To reduce hospital mortality and length of stay for patients with acute respiratory distress syndrome (ARDS) by improving lung protective ventilation (LPV) and standardized daily spontaneous breathing trials (SBTs) in UNC's medical, surgical and neuroscience ICUs.
Patients requiring mechanical ventilation have the highest risk for mortality and are the most resource intensive patient population in the hospital. Care of the mechanically-ventilated patient is complex, and requires coordination of care among physicians, nurses, respiratory therapists, pharmacists, and dieticians. One particular challenge is adhering to lung protective ventilation (LPV), defined as tidal volumes <6 ml/kg ideal body weight (IBW). Implementation of LPV is the only intervention proven by randomized controlled trials to reduce mortality in patients with the acute respiratory distress syndrome (ARDS). Even for patients without pre-existing ARDS, every 1 ml/kg of tidal volume over 6 ml/kg IBW doubles the odds of developing nosocomial ARDS, which increases hospital length of stay and mortality.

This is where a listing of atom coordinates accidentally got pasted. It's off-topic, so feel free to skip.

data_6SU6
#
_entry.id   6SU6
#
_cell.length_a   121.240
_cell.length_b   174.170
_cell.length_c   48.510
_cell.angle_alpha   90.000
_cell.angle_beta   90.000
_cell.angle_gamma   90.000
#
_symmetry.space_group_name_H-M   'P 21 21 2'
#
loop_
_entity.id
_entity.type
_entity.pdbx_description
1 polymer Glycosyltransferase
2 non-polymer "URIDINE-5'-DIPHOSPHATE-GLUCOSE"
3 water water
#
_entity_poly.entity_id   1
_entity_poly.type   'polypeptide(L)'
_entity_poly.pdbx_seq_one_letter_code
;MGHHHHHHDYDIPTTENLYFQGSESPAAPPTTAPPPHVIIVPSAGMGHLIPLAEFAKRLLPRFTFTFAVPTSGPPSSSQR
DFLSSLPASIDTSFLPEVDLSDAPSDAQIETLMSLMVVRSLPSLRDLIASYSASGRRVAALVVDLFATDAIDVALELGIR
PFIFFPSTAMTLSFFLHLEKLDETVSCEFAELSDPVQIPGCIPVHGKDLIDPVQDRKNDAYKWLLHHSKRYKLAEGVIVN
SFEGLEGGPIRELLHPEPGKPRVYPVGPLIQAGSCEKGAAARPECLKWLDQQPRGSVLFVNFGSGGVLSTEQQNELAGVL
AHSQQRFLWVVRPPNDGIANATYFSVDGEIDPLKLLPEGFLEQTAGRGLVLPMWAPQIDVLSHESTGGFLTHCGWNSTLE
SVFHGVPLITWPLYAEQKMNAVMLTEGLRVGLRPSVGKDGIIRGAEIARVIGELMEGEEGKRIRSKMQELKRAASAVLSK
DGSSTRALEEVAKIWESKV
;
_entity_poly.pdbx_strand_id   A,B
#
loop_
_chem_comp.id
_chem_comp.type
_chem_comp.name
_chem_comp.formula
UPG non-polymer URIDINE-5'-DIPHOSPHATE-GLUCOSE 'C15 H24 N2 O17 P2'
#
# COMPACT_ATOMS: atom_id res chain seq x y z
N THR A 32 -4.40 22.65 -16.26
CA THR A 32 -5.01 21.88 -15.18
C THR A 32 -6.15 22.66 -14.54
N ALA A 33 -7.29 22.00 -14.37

A policy of LPV for all patients is challenging to implement because it requires a series of patient assessments and ventilator adjustments that are time consuming and may temporarily increase discomfort for the patient. Previous efforts to overcome barriers in our medical intensive care unit (MICU) have included a daily rounds care checklist. However, recent research has confirmed that unprompted checklists do not perform as well as daily prompted reminders. Prior to July 2013, the average tidal volume for mechanically ventilated patients in the UNC MICU was 7.6 ml/kg IBW, well above the goal of <6.5 ml/kg IBW. Over 50% of women were receiving >8 ml/kg IBW, including those with ARDS. Preliminary data indicate that patients in the surgical ICU (SICU) and neurosciences ICU (NSIU) similarly have average tidal volumes >7 ml/kg.
Thomas Bice, MD
July 2014 - June 2015